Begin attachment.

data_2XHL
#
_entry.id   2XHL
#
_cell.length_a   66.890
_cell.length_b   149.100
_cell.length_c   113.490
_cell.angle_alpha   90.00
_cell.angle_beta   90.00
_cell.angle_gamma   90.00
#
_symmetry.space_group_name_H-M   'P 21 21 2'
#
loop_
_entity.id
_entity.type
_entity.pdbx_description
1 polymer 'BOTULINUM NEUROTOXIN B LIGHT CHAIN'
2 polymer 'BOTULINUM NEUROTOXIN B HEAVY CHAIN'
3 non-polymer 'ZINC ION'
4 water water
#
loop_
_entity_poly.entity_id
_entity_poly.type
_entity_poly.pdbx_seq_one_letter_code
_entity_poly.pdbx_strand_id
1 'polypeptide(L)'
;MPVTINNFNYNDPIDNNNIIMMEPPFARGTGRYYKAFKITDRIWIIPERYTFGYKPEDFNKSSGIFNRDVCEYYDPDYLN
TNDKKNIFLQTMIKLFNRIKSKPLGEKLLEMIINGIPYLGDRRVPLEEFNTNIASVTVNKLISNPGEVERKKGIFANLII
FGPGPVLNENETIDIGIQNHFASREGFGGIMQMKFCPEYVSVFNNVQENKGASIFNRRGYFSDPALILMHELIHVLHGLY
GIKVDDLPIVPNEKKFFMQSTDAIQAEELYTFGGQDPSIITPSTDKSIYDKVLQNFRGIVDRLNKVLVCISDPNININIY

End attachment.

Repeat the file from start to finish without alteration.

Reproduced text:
data_2XHL
#
_entry.id   2XHL
#
_cell.length_a   66.890
_cell.length_b   149.100
_cell.length_c   113.490
_cell.angle_alpha   90.00
_cell.angle_beta   90.00
_cell.angle_gamma   90.00
#
_symmetry.space_group_name_H-M   'P 21 21 2'
#
loop_
_entity.id
_entity.type
_entity.pdbx_description
1 polymer 'BOTULINUM NEUROTOXIN B LIGHT CHAIN'
2 polymer 'BOTULINUM NEUROTOXIN B HEAVY CHAIN'
3 non-polymer 'ZINC ION'
4 water water
#
loop_
_entity_poly.entity_id
_entity_poly.type
_entity_poly.pdbx_seq_one_letter_code
_entity_poly.pdbx_strand_id
1 'polypeptide(L)'
;MPVTINNFNYNDPIDNNNIIMMEPPFARGTGRYYKAFKITDRIWIIPERYTFGYKPEDFNKSSGIFNRDVCEYYDPDYLN
TNDKKNIFLQTMIKLFNRIKSKPLGEKLLEMIINGIPYLGDRRVPLEEFNTNIASVTVNKLISNPGEVERKKGIFANLII
FGPGPVLNENETIDIGIQNHFASREGFGGIMQMKFCPEYVSVFNNVQENKGASIFNRRGYFSDPALILMHELIHVLHGLY
GIKVDDLPIVPNEKKFFMQSTDAIQAEELYTFGGQDPSIITPSTDKSIYDKVLQNFRGIVDRLNKVLVCISDPNININIY